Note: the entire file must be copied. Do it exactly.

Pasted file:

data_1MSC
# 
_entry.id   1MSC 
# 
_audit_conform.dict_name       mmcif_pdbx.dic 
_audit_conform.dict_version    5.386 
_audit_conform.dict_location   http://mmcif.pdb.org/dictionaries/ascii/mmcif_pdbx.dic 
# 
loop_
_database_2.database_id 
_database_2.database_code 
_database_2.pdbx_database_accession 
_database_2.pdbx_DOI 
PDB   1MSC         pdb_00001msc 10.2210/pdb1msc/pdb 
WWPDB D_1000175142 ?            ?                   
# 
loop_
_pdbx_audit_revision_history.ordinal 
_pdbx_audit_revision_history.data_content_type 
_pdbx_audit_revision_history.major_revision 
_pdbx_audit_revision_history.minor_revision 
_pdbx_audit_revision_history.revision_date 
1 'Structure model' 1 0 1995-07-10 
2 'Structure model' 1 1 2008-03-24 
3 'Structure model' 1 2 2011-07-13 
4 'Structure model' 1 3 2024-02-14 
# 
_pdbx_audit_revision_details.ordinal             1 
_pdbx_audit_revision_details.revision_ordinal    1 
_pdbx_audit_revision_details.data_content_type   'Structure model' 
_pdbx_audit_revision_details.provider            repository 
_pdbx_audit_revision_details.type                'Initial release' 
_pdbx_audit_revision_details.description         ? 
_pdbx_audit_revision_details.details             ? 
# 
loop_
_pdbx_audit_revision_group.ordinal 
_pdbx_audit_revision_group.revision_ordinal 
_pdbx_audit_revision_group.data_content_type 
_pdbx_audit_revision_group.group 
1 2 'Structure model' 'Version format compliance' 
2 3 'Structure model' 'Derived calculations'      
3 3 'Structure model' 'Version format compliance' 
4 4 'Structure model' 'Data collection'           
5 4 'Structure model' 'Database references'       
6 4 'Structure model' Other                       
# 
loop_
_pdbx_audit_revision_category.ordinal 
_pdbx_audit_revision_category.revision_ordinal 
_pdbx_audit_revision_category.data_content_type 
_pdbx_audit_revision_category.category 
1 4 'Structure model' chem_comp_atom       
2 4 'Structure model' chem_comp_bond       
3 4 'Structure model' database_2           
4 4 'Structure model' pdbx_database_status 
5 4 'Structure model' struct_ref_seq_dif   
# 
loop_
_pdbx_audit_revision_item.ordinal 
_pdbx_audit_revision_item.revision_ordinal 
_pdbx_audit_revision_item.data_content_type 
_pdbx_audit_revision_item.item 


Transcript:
data_1MSC
# 
_entry.id   1MSC 
# 
_audit_conform.dict_name       mmcif_pdbx.dic 
_audit_conform.dict_version    5.386 
_audit_conform.dict_location   http://mmcif.pdb.org/dictionaries/ascii/mmcif_pdbx.dic 
# 
loop_
_database_2.database_id 
_database_2.database_code 
_database_2.pdbx_database_accession 
_database_2.pdbx_DOI 
PDB   1MSC         pdb_00001msc 10.2210/pdb1msc/pdb 
WWPDB D_1000175142 ?            ?                   
# 
loop_
_pdbx_audit_revision_history.ordinal 
_pdbx_audit_revision_history.data_content_type 
_pdbx_audit_revision_history.major_revision 
_pdbx_audit_revision_history.minor_revision 
_pdbx_audit_revision_history.revision_date 
1 'Structure model' 1 0 1995-07-10 
2 'Structure model' 1 1 2008-03-24 
3 'Structure model' 1 2 2011-07-13 
4 'Structure model' 1 3 2024-02-14 
# 
_pdbx_audit_revision_details.ordinal             1 
_pdbx_audit_revision_details.revision_ordinal    1 
_pdbx_audit_revision_details.data_content_type   'Structure model' 
_pdbx_audit_revision_details.provider            repository 
_pdbx_audit_revision_details.type                'Initial release' 
_pdbx_audit_revision_details.description         ? 
_pdbx_audit_revision_details.details             ? 
# 
loop_
_pdbx_audit_revision_group.ordinal 
_pdbx_audit_revision_group.revision_ordinal 
_pdbx_audit_revision_group.data_content_type 
_pdbx_audit_revision_group.group 
1 2 'Structure model' 'Version format compliance' 
2 3 'Structure model' 'Derived calculations'      
3 3 'Structure model' 'Version format compliance' 
4 4 'Structure model' 'Data collection'           
5 4 'Structure model' 'Database references'       
6 4 'Structure model' Other                       
# 
loop_
_pdbx_audit_revision_category.ordinal 
_pdbx_audit_revision_category.revision_ordinal 
_pdbx_audit_revision_category.data_content_type 
_pdbx_audit_revision_category.category 
1 4 'Structure model' chem_comp_atom       
2 4 'Structure model' chem_comp_bond       
3 4 'Structure model' database_2           
4 4 'Structure model' pdbx_database_status 
5 4 'Structure model' struct_ref_seq_dif   
# 
loop_
_pdbx_audit_revision_item.ordinal 
_pdbx_audit_revision_item.revision_ordinal 
_pdbx_audit_revision_item.data_content_type 
_pdbx_audit_revision_item.item 